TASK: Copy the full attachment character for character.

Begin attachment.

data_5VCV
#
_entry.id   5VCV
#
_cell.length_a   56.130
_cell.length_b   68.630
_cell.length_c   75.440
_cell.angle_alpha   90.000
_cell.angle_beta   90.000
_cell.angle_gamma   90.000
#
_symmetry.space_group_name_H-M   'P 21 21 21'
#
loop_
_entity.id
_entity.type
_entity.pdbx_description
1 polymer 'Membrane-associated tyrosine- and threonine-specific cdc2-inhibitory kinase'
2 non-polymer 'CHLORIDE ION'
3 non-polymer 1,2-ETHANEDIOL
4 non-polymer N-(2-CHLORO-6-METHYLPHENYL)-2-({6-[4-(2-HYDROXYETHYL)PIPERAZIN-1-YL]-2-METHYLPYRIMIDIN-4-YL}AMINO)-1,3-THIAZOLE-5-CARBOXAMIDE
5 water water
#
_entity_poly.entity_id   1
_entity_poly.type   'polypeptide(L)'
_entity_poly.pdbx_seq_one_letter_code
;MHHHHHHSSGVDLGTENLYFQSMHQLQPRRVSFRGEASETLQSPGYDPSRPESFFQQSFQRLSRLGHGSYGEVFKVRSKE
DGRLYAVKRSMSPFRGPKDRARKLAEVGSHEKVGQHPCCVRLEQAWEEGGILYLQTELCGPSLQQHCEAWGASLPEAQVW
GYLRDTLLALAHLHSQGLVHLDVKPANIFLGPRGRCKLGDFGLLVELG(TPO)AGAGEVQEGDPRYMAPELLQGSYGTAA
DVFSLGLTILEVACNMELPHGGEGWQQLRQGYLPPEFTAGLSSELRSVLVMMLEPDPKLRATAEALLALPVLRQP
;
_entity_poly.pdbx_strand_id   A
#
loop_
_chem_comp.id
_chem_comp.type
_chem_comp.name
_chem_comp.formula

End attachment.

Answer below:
data_5VCV
#
_entry.id   5VCV
#
_cell.length_a   56.130
_cell.length_b   68.630
_cell.length_c   75.440
_cell.angle_alpha   90.000
_cell.angle_beta   90.000
_cell.angle_gamma   90.000
#
_symmetry.space_group_name_H-M   'P 21 21 21'
#
loop_
_entity.id
_entity.type
_entity.pdbx_description
1 polymer 'Membrane-associated tyrosine- and threonine-specific cdc2-inhibitory kinase'
2 non-polymer 'CHLORIDE ION'
3 non-polymer 1,2-ETHANEDIOL
4 non-polymer N-(2-CHLORO-6-METHYLPHENYL)-2-({6-[4-(2-HYDROXYETHYL)PIPERAZIN-1-YL]-2-METHYLPYRIMIDIN-4-YL}AMINO)-1,3-THIAZOLE-5-CARBOXAMIDE
5 water water
#
_entity_poly.entity_id   1
_entity_poly.type   'polypeptide(L)'
_entity_poly.pdbx_seq_one_letter_code
;MHHHHHHSSGVDLGTENLYFQSMHQLQPRRVSFRGEASETLQSPGYDPSRPESFFQQSFQRLSRLGHGSYGEVFKVRSKE
DGRLYAVKRSMSPFRGPKDRARKLAEVGSHEKVGQHPCCVRLEQAWEEGGILYLQTELCGPSLQQHCEAWGASLPEAQVW
GYLRDTLLALAHLHSQGLVHLDVKPANIFLGPRGRCKLGDFGLLVELG(TPO)AGAGEVQEGDPRYMAPELLQGSYGTAA
DVFSLGLTILEVACNMELPHGGEGWQQLRQGYLPPEFTAGLSSELRSVLVMMLEPDPKLRATAEALLALPVLRQP
;
_entity_poly.pdbx_strand_id   A
#
loop_
_chem_comp.id
_chem_comp.type
_chem_comp.name
_chem_comp.formula